The Doctrine of Deification in the Greek Patristic Tradition Norman Russell Provides a comprehensive survey of both pagan philosophical and Greek patristic approaches to deification from late antiquity to the seventh century Presents new insights into the interaction between Graeco-Roman culture and Christianity Analyses and sets in context the spiritual teaching of many early Christian writers The Doctrine of Deification in the Greek Patristic Tradition Norman Russell Oxford Early Christian Studies Description Deification in the Greek patristic tradition was the fulfilment of the destiny for which humanity was created - not merely salvation from sin but entry into the fullness of the divine life of the Trinity. This book, the first on the subject for over sixty years, traces the history of deification from its birth as a second-century metaphor with biblical roots to its maturity as a doctrine central to the spiritual life of the Byzantine Church. Drawing attention to the richness and diversity of the patristic approaches from Irenaeus to Maximus the Confessor, Norman Russell offers a full discussion of the background and context of the doctrine, at the same time highlighting its distinctively Christian character.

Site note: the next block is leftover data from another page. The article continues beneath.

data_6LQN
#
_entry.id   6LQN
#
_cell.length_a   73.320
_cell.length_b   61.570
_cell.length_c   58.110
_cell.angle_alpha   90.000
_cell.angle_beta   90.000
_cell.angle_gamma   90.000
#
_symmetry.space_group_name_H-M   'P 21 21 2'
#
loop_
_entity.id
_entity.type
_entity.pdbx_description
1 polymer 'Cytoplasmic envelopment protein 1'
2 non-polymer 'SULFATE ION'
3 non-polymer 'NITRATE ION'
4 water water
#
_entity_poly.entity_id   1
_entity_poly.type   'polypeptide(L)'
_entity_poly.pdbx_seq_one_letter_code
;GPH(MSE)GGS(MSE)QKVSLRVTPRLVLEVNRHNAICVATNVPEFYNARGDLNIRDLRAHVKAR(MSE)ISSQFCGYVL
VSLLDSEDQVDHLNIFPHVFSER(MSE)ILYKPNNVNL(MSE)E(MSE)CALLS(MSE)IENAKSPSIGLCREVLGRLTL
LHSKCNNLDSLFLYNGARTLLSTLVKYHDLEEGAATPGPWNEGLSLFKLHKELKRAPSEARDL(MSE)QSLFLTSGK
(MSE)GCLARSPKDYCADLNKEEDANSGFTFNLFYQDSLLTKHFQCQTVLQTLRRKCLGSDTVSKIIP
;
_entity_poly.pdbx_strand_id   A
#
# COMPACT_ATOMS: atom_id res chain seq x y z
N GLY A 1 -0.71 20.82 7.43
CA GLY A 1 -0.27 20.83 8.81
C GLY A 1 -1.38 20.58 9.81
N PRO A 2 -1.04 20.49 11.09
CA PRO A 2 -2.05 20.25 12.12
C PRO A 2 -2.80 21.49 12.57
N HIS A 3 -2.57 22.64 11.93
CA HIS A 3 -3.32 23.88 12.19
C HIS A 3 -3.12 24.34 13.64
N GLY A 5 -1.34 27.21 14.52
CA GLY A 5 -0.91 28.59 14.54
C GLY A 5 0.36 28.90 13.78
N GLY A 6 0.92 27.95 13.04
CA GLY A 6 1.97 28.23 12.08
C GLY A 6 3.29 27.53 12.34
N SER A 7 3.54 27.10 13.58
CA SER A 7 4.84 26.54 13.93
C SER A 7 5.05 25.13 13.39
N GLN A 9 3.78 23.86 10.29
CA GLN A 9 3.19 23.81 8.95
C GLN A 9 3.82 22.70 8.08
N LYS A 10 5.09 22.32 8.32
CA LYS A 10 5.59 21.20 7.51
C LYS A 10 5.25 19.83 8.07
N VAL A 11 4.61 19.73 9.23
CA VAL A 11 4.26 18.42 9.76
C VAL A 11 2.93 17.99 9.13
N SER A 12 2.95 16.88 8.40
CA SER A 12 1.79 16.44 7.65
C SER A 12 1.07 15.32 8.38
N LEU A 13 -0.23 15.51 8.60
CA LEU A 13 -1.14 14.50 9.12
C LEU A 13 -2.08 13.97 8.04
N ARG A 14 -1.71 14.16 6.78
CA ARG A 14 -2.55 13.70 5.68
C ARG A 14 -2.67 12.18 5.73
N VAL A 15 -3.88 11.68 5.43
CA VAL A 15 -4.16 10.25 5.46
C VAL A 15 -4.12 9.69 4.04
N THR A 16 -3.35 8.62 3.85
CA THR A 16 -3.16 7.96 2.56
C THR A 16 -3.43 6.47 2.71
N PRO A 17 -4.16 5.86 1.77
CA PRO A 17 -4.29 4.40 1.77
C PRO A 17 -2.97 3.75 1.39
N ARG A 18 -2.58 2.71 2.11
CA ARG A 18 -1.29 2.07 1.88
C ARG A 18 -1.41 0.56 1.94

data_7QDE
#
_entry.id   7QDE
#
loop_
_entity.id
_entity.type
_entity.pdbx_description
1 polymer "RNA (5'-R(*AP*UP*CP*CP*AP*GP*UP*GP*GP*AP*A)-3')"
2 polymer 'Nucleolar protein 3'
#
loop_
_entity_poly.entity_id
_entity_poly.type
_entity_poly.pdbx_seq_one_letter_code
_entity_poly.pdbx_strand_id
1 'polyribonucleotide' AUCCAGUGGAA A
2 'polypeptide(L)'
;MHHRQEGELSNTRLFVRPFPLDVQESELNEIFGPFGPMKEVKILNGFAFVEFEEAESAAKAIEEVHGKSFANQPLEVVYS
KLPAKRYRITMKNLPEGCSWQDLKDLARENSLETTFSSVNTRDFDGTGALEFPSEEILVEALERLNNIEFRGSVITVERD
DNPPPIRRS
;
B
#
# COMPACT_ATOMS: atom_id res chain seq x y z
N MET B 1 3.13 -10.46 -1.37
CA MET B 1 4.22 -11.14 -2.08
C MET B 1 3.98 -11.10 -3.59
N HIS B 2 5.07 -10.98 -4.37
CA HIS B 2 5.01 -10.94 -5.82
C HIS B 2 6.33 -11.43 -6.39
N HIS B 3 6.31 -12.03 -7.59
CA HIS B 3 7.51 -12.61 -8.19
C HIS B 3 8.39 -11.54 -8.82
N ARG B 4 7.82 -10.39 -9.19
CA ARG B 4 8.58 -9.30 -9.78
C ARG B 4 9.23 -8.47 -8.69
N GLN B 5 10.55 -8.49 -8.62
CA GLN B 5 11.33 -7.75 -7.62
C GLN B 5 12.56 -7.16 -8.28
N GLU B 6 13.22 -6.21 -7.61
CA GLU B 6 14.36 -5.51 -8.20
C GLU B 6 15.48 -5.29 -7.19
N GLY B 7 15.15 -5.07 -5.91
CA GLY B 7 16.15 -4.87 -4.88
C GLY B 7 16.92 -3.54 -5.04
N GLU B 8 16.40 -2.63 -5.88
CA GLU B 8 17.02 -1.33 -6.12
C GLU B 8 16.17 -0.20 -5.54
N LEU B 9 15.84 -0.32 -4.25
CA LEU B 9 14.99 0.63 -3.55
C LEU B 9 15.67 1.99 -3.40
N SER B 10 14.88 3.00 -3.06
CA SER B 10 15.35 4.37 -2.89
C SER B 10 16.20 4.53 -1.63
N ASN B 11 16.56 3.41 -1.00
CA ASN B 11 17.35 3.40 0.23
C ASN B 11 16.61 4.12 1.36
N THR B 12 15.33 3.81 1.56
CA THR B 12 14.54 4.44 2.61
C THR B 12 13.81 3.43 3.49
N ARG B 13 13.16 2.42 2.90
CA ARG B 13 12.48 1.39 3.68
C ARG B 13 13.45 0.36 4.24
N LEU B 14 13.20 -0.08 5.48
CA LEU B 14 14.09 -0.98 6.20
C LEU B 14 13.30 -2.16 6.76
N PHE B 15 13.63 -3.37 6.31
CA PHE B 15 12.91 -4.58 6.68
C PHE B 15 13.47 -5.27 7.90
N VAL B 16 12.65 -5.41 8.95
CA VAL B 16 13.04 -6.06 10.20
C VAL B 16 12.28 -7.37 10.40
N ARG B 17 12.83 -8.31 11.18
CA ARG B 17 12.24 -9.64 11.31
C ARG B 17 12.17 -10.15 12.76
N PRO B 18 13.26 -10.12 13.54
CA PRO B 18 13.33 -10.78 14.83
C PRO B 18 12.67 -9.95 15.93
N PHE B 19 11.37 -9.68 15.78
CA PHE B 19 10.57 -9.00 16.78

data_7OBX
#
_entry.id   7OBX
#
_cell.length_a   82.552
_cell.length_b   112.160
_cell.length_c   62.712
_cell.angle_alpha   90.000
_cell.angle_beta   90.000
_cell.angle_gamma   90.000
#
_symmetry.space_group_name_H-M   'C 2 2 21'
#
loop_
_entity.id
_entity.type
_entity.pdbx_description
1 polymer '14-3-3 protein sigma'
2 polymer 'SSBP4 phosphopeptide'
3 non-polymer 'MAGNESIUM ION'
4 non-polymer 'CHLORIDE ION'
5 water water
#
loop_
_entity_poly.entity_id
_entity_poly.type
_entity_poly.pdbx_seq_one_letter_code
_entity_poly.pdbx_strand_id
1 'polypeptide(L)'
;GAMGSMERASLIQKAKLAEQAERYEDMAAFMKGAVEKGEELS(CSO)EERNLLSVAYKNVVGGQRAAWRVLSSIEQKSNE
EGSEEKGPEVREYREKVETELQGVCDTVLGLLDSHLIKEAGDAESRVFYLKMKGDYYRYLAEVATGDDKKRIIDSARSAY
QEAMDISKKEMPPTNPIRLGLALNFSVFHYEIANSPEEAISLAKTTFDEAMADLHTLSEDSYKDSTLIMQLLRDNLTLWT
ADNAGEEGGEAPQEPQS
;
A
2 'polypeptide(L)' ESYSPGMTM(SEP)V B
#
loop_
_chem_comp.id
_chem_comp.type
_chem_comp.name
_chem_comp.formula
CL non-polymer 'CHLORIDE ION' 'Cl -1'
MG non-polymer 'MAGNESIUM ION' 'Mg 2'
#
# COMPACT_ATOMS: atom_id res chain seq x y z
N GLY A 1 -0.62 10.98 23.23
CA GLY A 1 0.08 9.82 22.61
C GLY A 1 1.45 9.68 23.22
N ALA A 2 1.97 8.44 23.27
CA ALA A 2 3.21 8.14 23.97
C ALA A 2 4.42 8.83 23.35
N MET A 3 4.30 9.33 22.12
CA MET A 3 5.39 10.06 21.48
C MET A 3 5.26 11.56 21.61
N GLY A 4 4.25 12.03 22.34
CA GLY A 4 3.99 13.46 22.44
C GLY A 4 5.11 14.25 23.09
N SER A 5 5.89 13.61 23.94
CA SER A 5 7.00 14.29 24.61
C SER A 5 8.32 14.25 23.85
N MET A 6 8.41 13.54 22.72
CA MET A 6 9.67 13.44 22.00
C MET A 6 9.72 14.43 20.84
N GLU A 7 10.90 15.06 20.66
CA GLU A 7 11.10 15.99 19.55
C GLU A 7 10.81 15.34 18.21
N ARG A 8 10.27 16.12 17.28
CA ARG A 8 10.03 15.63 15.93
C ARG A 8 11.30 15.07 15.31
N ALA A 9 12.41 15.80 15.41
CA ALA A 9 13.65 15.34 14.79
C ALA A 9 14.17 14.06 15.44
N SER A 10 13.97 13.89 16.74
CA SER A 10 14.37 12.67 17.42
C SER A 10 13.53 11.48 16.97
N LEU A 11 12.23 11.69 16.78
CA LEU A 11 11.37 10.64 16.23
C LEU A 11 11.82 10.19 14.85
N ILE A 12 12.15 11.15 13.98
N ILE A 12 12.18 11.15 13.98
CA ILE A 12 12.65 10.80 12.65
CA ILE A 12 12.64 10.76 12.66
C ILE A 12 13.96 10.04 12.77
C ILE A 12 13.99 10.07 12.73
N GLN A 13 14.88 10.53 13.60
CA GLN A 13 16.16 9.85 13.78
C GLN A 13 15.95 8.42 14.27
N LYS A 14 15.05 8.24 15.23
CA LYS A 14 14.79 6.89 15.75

|Published (Last):||22 November 2006|
|PDF File Size:||18.58 Mb|
|ePub File Size:||1.15 Mb|
|Price:||Free* [*Free Regsitration Required]|
What would otherwise seem absurd—that fallen, sinful man may become holy as God is holy—has been made possible through Jesus Christ, who is God incarnate. Naturally, the crucial Christian assertion, that God is One, sets an absolute limit on the meaning of theosis: even as it is not possible for any created being to become God ontologically , or even a necessary part of God of the three existences of God called hypostases , so a created being cannot become Jesus Christ, the Holy Spirit nor the Father of the Trinity.
Such a concept would be the henosis , or absorption and fusion into God of Greek pagan philosophy. However, every being and reality itself is considered as composed of the immanent energy, or energeia, of God. As energy is the actuality of God, i. Let us become the image of the one whole God, bearing nothing earthly in ourselves, so that we may consort with God and become gods, receiving from God our existence as gods.
For it is clear that He Who became man without sin cf. This is what St[. As God became human, in all ways except sin, he will also make humans "God", i. Some Eastern Christian theologians say that Jesus would have become incarnate for this reason alone, even if Adam and Eve had never sinned.
In Christ the two natures of God and human are not two persons but one; thus a union is effected in Christ between all of humanity in principle and God. So the holy God and sinful humanity are reconciled in principle in the one sinless man, Jesus Christ. Without the struggle, the praxis , there is no real faith; faith leads to action, without which it is dead.
A person must fashion his life to be a mirror, a true likeness of God. A common analogy for theosis, given by the Greek fathers, is that of a metal which is put into the fire. The metal obtains all the properties of the fire heat, light , while its essence remains that of a metal.